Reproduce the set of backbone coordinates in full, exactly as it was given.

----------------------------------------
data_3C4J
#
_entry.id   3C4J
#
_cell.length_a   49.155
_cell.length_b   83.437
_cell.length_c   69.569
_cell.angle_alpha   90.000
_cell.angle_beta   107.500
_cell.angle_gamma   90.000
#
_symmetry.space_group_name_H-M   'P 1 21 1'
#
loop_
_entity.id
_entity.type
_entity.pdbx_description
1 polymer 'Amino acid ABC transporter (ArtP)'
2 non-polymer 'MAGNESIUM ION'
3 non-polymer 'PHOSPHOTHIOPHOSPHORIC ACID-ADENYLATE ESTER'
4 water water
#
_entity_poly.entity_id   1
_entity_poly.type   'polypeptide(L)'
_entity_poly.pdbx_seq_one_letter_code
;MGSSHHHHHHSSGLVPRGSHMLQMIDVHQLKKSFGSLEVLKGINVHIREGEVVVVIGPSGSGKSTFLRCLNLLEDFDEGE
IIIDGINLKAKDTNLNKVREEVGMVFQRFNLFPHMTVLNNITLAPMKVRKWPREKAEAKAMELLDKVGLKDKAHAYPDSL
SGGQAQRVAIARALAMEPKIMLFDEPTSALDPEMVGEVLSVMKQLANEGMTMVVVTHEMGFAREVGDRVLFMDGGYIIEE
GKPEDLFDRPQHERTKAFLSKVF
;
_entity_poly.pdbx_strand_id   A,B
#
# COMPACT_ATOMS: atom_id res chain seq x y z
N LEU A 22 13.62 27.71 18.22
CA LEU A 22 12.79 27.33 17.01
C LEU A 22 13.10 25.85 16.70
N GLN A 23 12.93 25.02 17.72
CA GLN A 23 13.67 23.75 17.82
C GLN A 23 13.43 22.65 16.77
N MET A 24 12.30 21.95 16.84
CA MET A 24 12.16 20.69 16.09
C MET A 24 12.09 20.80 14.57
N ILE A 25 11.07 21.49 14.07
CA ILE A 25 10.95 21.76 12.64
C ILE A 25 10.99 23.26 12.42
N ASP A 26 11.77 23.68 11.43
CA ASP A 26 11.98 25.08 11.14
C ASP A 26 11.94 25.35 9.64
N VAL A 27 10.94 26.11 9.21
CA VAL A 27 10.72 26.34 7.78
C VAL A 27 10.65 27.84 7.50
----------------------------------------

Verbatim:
data_3C4J
#
_entry.id   3C4J
#
_cell.length_a   49.155
_cell.length_b   83.437
_cell.length_c   69.569
_cell.angle_alpha   90.000
_cell.angle_beta   107.500
_cell.angle_gamma   90.000
#
_symmetry.space_group_name_H-M   'P 1 21 1'
#
loop_
_entity.id
_entity.type
_entity.pdbx_description
1 polymer 'Amino acid ABC transporter (ArtP)'
2 non-polymer 'MAGNESIUM ION'
3 non-polymer 'PHOSPHOTHIOPHOSPHORIC ACID-ADENYLATE ESTER'
4 water water
#
_entity_poly.entity_id   1
_entity_poly.type   'polypeptide(L)'
_entity_poly.pdbx_seq_one_letter_code
;MGSSHHHHHHSSGLVPRGSHMLQMIDVHQLKKSFGSLEVLKGINVHIREGEVVVVIGPSGSGKSTFLRCLNLLEDFDEGE
IIIDGINLKAKDTNLNKVREEVGMVFQRFNLFPHMTVLNNITLAPMKVRKWPREKAEAKAMELLDKVGLKDKAHAYPDSL
SGGQAQRVAIARALAMEPKIMLFDEPTSALDPEMVGEVLSVMKQLANEGMTMVVVTHEMGFAREVGDRVLFMDGGYIIEE
GKPEDLFDRPQHERTKAFLSKVF
;
_entity_poly.pdbx_strand_id   A,B
#
# COMPACT_ATOMS: atom_id res chain seq x y z
N LEU A 22 13.62 27.71 18.22
CA LEU A 22 12.79 27.33 17.01
C LEU A 22 13.10 25.85 16.70
N GLN A 23 12.93 25.02 17.72
CA GLN A 23 13.67 23.75 17.82
C GLN A 23 13.43 22.65 16.77
N MET A 24 12.30 21.95 16.84
CA MET A 24 12.16 20.69 16.09
C MET A 24 12.09 20.80 14.57
N ILE A 25 11.07 21.49 14.07
CA ILE A 25 10.95 21.76 12.64
C ILE A 25 10.99 23.26 12.42
N ASP A 26 11.77 23.68 11.43
CA ASP A 26 11.98 25.08 11.14
C ASP A 26 11.94 25.35 9.64
N VAL A 27 10.94 26.11 9.21
CA VAL A 27 10.72 26.34 7.78
C VAL A 27 10.65 27.84 7.50